The Museum of Contemporary Art, Los Angeles awarded Kruger the MOCA Award to Distinguished Women in the Arts in 2001.[50] In 2005, she was included in The Experience of Art at the Venice Biennale[51] and was the recipient of the Leone d'Oro for lifetime achievement.[52] At the 10th anniversary Gala in the Garden at the Hammer Museum in 2012, Kruger was honored by TV presenter Rachel Maddow.[53] In 2012, Kruger joined John Baldessari and Catherine Opie in leaving the Museum of Contemporary Art's board in protest,[54] but later returned in support of the museum's new director, Philippe Vergne, in 2014.[55] In 2021, Kruger was included in Time magazine's annual list of the 100 Most Influential People.[56]

Art market[edit]

Kruger's first dealer was Gagosian Gallery, with which she did two shows in Los Angeles in the early 1980s.[42] In 1986, she was the first woman to join the prominent contemporary art gallery of Mary Boone[57] and has had nine solo shows there. Following's the gallery's closure, she moved to David Zwirner Gallery in 2019.[58] Kruger is also represented by Rhona Hoffman Gallery, Chicago; and Sprüth Magers Berlin London (since 1985)[58] and L&M Arts in Los Angeles.

In late 2011, Kruger's 1985 photo of a ventriloquist's dummy, Untitled (When I Hear the Word Culture I Take Out My Checkbook), was sold at Christie's for a record $902,500.[29]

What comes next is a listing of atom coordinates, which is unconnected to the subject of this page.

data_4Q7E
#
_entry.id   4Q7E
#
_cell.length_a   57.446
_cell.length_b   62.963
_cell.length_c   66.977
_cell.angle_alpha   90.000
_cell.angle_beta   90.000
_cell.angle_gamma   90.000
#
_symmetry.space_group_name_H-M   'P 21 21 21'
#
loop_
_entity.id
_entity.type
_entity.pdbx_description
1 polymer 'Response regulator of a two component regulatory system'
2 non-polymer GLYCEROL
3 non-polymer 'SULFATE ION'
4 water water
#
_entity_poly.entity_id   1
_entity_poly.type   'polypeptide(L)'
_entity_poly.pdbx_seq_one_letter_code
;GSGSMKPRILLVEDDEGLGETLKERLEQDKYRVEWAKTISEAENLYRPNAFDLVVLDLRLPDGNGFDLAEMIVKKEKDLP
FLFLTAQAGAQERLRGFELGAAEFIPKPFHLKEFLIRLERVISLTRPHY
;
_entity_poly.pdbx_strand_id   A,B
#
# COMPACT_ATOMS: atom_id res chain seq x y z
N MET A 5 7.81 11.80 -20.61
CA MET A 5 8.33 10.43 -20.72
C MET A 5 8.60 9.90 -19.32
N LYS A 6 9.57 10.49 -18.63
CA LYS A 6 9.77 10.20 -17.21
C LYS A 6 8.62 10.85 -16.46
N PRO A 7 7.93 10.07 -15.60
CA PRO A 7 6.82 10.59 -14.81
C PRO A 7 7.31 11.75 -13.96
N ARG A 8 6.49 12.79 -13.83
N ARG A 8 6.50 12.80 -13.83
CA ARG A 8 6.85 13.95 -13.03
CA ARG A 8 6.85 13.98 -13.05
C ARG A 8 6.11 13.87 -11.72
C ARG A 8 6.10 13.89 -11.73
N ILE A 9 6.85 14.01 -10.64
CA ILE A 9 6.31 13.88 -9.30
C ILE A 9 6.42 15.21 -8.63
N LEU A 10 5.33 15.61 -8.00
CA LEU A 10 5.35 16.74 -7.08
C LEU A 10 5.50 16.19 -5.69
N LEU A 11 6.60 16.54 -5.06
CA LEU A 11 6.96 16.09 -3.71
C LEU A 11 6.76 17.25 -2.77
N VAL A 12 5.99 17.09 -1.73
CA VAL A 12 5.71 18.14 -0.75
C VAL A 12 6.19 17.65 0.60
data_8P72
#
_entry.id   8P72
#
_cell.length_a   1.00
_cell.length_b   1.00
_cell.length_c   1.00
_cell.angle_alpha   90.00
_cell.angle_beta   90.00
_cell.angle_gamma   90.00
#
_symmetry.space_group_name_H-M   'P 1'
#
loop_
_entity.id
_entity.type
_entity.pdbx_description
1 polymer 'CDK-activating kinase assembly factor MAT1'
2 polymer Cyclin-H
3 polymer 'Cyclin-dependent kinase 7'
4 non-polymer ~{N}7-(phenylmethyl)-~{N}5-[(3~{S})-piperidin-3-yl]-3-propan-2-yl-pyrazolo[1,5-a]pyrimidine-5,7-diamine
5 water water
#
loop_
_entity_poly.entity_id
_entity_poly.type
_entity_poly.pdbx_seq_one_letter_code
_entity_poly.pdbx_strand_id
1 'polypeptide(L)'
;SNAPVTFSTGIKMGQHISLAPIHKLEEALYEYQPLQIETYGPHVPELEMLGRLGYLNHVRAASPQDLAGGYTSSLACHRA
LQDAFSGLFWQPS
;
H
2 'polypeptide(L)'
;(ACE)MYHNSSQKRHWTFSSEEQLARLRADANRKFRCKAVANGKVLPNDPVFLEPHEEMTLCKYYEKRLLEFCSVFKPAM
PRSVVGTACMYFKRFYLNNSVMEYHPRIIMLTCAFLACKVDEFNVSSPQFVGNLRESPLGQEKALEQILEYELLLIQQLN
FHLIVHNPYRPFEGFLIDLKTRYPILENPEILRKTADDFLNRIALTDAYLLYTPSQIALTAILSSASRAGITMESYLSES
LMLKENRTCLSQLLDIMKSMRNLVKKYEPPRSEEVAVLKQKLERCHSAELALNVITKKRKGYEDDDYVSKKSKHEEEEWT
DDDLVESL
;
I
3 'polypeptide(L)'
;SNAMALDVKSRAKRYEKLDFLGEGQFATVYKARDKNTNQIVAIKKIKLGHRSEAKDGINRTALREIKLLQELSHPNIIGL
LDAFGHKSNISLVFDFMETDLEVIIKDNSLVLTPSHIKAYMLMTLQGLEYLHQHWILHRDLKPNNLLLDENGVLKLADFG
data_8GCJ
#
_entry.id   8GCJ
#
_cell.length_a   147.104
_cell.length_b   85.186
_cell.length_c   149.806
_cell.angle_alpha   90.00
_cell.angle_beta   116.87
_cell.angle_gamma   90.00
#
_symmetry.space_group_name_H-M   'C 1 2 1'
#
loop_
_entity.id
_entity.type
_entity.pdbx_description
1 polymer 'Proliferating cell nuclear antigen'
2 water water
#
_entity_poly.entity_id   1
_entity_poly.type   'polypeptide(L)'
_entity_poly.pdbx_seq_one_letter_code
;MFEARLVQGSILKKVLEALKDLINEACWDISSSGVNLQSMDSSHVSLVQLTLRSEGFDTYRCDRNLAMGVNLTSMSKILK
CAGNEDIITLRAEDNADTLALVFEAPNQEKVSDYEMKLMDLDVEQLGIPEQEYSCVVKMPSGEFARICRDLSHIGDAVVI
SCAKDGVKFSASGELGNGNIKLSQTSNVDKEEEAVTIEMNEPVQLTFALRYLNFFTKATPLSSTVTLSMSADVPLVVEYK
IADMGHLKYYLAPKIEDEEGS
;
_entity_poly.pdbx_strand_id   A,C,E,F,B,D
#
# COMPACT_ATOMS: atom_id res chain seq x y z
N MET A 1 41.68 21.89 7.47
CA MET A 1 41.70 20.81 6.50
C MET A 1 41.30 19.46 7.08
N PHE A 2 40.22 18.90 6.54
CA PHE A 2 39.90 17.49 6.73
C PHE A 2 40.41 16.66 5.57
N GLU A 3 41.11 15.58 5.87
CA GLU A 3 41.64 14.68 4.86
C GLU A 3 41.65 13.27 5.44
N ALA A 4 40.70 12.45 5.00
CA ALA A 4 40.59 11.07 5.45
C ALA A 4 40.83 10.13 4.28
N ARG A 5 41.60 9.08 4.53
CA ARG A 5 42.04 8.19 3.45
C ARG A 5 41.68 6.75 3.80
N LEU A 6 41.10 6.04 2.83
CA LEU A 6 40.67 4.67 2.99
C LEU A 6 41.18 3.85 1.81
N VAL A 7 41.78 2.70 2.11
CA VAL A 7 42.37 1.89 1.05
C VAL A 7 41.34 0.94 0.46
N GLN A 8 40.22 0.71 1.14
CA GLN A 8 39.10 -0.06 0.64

Supreme lawsuit[edit]

Supreme, a skateboard and apparel brand established in 1994, have been accused of taking their logo—the white word "Supreme" on a red box—from Kruger's signature style. James Jebbia, founder of Supreme, has admitted that the logo was taken from Kruger's work.[59] Kruger herself had not commented on this issue until a recent lawsuit between Supreme and Leah McSweeney, founder of Married to the Mob (MTTM), a women's street clothing brand. MTTM used the Supreme logo to make a "Supreme Bitch" logo that was printed on T-shirts and hats. In response, Kruger said, "What a ridiculous clusterfuck of totally uncool jokers. I make my work about this kind of sadly foolish farce. I'm waiting for all of them to sue me for copyright infringement."[60] Eventually the lawsuits were dropped upon the parties reaching an agreement that McSweeney could continue to use the phrase "Supreme Bitch" as long as it was "not in the way Barbara Kruger does."[61][62]